The primary source of information about the purpose, plan and progress of the Ashkelon dig is the account written by Lady Hester’s personal physician, Charles Lewis Meryon, The Travels of Lady Hester Stanhope (London, 1846), Vol. 3, pp. 86–187.

Subsidiary details have been provided by: James Silk Buckingham, Travels Among the Arab Tribes (London, 1825); Charles Irby and James Mangles, Travels in Egypt, Nubia, Syria, and Asia Minor (London, 1823); T.R. Joliffe, Letters from Palestine (London, 1854); and Charles Meryon’s other three-volume work, The Memoirs of Lady Hester Stanhope (London, 1846).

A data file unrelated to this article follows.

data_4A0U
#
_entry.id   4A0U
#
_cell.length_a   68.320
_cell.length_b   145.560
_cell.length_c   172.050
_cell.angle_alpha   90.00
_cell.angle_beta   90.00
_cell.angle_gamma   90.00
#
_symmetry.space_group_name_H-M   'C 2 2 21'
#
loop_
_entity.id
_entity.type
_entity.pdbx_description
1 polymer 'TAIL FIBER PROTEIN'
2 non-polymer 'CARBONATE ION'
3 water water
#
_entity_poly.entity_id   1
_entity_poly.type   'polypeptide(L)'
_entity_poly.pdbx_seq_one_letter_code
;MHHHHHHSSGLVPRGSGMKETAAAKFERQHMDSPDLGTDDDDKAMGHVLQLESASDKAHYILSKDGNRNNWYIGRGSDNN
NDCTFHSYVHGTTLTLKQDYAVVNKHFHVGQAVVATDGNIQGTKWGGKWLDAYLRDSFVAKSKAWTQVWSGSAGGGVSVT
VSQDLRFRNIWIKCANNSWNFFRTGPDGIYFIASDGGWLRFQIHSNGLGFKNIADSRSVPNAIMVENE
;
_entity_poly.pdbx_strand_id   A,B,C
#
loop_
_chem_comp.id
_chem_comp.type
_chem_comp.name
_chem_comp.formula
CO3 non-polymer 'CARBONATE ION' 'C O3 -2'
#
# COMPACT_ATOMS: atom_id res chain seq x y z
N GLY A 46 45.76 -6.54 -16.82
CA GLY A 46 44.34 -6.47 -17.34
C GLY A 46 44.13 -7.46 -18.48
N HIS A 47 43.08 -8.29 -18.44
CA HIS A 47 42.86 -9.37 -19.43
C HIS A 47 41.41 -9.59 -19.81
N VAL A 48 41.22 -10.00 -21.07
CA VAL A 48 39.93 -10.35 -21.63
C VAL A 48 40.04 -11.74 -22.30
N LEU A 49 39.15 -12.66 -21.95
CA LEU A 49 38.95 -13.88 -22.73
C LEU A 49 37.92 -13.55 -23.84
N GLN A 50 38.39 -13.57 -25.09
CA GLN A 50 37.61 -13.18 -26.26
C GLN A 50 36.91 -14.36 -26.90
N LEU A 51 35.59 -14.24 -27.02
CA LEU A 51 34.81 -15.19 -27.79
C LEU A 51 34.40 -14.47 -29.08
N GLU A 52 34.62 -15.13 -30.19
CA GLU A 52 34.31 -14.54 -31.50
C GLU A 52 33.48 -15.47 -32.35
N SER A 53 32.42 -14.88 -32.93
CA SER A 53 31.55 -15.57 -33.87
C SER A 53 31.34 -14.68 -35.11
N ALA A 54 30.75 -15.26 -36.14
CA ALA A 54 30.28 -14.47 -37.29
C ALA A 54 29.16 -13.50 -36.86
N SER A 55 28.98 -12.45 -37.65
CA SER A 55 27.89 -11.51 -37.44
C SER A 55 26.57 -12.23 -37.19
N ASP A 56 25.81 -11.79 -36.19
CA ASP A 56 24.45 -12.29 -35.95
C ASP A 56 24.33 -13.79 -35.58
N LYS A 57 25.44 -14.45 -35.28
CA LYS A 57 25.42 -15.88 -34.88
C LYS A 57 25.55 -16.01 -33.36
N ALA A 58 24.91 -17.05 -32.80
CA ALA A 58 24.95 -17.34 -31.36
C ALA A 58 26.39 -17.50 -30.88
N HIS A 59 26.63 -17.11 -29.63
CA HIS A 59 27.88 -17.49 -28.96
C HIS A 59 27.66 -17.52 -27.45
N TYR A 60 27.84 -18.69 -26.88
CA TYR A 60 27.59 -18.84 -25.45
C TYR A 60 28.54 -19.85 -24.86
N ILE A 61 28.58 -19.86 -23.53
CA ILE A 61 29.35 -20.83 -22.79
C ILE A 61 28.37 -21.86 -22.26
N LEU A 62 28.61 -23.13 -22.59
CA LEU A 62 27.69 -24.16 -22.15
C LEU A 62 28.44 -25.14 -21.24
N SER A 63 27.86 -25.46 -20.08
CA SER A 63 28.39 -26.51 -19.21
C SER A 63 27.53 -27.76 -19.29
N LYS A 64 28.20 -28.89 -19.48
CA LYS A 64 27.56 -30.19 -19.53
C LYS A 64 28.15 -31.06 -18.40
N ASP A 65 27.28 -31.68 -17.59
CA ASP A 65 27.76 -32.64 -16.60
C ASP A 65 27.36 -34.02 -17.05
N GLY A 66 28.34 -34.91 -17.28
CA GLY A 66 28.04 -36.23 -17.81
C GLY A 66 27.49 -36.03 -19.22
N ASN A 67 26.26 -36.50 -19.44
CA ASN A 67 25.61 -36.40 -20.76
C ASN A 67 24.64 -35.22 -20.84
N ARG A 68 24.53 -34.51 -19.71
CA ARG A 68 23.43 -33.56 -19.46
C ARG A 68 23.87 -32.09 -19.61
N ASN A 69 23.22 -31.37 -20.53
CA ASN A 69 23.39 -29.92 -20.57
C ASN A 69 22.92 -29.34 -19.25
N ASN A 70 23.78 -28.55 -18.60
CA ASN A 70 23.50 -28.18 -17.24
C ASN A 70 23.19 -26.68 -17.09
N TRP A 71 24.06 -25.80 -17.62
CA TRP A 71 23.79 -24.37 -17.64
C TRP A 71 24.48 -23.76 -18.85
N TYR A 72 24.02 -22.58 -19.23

The best biography of Lady Hester is Lady Hester Lucy Stanhope by Frank Hamel (London, 1913). For a brief account of Lady Hester’s expedition and for the background of Biblical exploration in the early decades of the 19th century, see the author’s Digging for God and Country: Exploration, Archaeology and the Secret Struggle for the Holy Land, 1799–1917 (New York, 1982), Chapter 3.